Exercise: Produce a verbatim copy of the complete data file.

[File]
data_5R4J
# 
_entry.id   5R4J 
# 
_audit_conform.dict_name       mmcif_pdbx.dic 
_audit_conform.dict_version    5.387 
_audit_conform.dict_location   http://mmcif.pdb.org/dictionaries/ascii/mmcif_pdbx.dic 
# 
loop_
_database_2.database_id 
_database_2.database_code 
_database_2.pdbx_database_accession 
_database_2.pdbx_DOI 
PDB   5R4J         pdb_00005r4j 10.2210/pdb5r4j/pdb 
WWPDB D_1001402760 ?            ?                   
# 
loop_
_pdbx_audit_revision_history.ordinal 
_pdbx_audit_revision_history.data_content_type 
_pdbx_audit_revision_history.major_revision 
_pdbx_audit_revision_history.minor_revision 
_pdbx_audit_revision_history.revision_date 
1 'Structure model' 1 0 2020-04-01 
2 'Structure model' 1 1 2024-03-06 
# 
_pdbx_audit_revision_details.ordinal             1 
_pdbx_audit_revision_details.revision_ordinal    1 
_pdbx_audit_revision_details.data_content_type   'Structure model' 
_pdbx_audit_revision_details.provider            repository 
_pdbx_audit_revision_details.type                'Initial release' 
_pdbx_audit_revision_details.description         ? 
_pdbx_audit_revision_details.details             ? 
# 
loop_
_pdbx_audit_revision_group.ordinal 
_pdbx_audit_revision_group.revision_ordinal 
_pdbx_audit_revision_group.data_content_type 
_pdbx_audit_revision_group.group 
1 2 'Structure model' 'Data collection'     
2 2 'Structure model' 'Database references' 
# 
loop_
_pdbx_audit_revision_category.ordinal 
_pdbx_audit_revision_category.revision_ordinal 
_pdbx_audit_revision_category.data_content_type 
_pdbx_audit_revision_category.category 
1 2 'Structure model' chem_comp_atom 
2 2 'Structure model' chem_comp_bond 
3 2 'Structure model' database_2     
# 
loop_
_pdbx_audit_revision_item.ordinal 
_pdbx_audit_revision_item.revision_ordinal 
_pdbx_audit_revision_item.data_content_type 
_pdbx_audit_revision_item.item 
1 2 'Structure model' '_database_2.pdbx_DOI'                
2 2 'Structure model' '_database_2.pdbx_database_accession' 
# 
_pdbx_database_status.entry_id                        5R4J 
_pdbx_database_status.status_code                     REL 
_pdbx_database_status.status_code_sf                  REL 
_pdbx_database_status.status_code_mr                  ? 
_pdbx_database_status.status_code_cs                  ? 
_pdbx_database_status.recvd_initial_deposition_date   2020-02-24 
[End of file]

data_5R4J
# 
_entry.id   5R4J 
# 
_audit_conform.dict_name       mmcif_pdbx.dic 
_audit_conform.dict_version    5.387 
_audit_conform.dict_location   http://mmcif.pdb.org/dictionaries/ascii/mmcif_pdbx.dic 
# 
loop_
_database_2.database_id 
_database_2.database_code 
_database_2.pdbx_database_accession 
_database_2.pdbx_DOI 
PDB   5R4J         pdb_00005r4j 10.2210/pdb5r4j/pdb 
WWPDB D_1001402760 ?            ?                   
# 
loop_
_pdbx_audit_revision_history.ordinal 
_pdbx_audit_revision_history.data_content_type 
_pdbx_audit_revision_history.major_revision 
_pdbx_audit_revision_history.minor_revision 
_pdbx_audit_revision_history.revision_date 
1 'Structure model' 1 0 2020-04-01 
2 'Structure model' 1 1 2024-03-06 
# 
_pdbx_audit_revision_details.ordinal             1 
_pdbx_audit_revision_details.revision_ordinal    1 
_pdbx_audit_revision_details.data_content_type   'Structure model' 
_pdbx_audit_revision_details.provider            repository 
_pdbx_audit_revision_details.type                'Initial release' 
_pdbx_audit_revision_details.description         ? 
_pdbx_audit_revision_details.details             ? 
# 
loop_
_pdbx_audit_revision_group.ordinal 
_pdbx_audit_revision_group.revision_ordinal 
_pdbx_audit_revision_group.data_content_type 
_pdbx_audit_revision_group.group 
1 2 'Structure model' 'Data collection'     
2 2 'Structure model' 'Database references' 
# 
loop_
_pdbx_audit_revision_category.ordinal 
_pdbx_audit_revision_category.revision_ordinal 
_pdbx_audit_revision_category.data_content_type 
_pdbx_audit_revision_category.category 
1 2 'Structure model' chem_comp_atom 
2 2 'Structure model' chem_comp_bond 
3 2 'Structure model' database_2     
# 
loop_
_pdbx_audit_revision_item.ordinal 
_pdbx_audit_revision_item.revision_ordinal 
_pdbx_audit_revision_item.data_content_type 
_pdbx_audit_revision_item.item 
1 2 'Structure model' '_database_2.pdbx_DOI'                
2 2 'Structure model' '_database_2.pdbx_database_accession' 
# 
_pdbx_database_status.entry_id                        5R4J 
_pdbx_database_status.status_code                     REL 
_pdbx_database_status.status_code_sf                  REL 
_pdbx_database_status.status_code_mr                  ? 
_pdbx_database_status.status_code_cs                  ? 
_pdbx_database_status.recvd_initial_deposition_date   2020-02-24 